Many schools are putting an increased emphasis on so called “Digital Citizenship.”
The concept of digital citizenship is to teach kids how to behave responsibly and ethically online and to be objective and discerning when dealing with online content and information.
Although it may be difficult to believe, the internet is still a relatively new reality where codes of conduct, the implications of widespread dissemination of one’s comments or information and the means to differentiate between reliable and unreliable information, got out ahead of society, schools and parents with everyone being dropped in at the proverbial deep end with no frame of reference to navigate by.
So the need for some structured, informed and responsible approach to using the internet is still ground that needs to be covered in order to catch up with the changes the internet imposed on education, entertainment, socializing, and just about every other facet of our lives.
The Holy Family Catholic Regional Division (HFCRD) celebrated Digital Citizenship Week from the 5th to the 9th of November.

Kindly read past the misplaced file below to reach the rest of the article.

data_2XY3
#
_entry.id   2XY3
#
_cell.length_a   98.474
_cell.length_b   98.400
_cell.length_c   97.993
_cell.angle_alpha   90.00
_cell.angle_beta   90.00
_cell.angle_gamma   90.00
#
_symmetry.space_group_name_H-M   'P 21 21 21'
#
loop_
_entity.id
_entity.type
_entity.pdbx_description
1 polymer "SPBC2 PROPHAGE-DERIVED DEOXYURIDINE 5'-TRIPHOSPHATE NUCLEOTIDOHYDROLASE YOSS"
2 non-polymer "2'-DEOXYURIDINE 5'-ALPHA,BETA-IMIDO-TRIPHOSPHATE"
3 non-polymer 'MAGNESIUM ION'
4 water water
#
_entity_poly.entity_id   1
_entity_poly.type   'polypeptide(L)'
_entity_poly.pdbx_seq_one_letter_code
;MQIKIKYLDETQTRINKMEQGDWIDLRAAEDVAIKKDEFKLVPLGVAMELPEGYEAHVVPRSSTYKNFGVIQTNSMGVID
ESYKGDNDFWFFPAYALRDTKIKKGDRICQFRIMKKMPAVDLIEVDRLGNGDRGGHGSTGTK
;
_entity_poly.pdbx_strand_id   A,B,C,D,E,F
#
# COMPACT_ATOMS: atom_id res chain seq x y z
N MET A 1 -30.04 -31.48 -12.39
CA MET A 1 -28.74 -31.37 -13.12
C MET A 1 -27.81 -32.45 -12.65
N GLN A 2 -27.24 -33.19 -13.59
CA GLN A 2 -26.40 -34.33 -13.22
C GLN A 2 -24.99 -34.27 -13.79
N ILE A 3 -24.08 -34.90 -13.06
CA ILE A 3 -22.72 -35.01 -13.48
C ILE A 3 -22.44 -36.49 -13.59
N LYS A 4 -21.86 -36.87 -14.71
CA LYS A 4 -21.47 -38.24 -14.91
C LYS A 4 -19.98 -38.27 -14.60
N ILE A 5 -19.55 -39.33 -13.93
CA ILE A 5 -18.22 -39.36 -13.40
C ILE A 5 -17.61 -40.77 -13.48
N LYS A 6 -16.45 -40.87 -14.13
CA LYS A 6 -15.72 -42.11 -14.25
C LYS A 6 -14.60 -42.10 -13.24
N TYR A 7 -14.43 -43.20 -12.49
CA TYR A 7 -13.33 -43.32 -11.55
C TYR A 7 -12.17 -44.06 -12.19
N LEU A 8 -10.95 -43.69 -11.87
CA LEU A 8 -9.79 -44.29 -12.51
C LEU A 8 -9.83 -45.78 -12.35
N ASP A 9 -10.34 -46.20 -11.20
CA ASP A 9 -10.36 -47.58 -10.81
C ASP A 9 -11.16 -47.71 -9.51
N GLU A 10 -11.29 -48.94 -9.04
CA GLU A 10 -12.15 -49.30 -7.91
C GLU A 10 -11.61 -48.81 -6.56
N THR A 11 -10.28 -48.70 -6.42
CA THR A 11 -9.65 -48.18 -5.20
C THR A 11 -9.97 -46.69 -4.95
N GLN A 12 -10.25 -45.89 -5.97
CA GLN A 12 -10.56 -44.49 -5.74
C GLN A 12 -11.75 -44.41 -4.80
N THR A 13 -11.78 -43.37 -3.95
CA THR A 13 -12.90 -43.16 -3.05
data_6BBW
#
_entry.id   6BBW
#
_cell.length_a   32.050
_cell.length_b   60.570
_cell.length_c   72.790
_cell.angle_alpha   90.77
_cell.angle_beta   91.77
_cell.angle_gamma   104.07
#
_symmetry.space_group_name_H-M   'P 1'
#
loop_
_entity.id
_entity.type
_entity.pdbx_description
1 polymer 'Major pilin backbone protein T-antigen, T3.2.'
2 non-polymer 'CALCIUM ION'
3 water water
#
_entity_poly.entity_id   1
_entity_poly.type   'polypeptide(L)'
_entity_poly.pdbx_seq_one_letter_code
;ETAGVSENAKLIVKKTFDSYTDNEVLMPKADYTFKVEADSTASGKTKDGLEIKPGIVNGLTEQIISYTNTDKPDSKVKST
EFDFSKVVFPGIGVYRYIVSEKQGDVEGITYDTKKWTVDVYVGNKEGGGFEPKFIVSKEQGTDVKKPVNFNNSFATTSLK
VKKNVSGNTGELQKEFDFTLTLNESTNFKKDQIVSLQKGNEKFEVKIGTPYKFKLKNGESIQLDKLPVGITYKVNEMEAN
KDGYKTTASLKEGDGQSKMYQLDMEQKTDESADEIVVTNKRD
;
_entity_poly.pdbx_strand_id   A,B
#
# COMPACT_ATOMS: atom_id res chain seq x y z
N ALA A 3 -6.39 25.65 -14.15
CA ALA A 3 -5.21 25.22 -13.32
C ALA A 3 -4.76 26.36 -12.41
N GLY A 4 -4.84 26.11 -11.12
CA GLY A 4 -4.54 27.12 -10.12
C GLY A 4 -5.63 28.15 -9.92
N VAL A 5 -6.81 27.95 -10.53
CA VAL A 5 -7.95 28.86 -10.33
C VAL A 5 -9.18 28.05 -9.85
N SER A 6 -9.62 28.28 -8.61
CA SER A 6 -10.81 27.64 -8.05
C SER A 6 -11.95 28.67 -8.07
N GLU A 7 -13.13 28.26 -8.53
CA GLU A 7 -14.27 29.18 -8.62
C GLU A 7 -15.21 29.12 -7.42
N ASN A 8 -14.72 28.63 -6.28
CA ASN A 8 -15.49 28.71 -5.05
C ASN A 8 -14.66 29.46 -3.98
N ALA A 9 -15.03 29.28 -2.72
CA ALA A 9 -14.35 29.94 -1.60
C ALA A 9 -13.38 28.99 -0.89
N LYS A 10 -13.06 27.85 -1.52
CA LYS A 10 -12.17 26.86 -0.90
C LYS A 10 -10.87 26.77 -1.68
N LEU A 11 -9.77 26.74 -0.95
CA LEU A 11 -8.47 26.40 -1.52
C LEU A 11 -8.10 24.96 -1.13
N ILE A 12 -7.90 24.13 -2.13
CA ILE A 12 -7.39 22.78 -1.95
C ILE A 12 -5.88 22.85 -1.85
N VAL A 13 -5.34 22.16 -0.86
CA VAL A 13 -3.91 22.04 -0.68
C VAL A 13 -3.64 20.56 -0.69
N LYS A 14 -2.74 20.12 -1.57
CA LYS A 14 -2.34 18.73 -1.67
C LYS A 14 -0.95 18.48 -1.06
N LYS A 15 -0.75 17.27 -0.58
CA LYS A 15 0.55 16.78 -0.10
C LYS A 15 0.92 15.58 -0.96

As part of digital citizen week, HFCRD challenged families to enter the ‘SCRUB Contest,’ which asks families to SCRUB their digital history and engage in a family discussion about online privacy.
An incentive was offered to motivate students, offering those who completed the challenge an opportunity to win special prizes.
“Throughout this week, administration at each HFCRD school will visit every classroom to ensure all students are aware of the possible negative consequences of posting online,” HFCRD Superintendent Betty Turpin said in an online statement.
“Many students post online in a heated moment and do not realize the consequences of their actions.
“We, together with our administrative teams, are encouraging all students to take a moment and think about the consequences of their actions before posting. We care about our students and want them instead to talk to someone they trust instead of posting online.”
Digital Citizenship is an ongoing initiative promoted by Media Smarts, a Canadian not-for-profit charitable organization dedicated to digital and media literacy. On its website, Media Smarts outlines its vision for children and adolescents:
“Our vision is that children and youth have the critical thinking skills to engage with media as active and informed digital citizens, think critically about what they see online and learn to make their own smart choices online and in life.”
Media Smarts alerts young people to the risks of sharing information, knowing how to identify rampant commercial manipulations online, and being able to discriminate between authentic news and biased or sponsored material.
Digital citizenship teaches kids how to think critically about what they see on the internet and to be savvy about the choices they make when posting online, using online resources or just playing around on the web.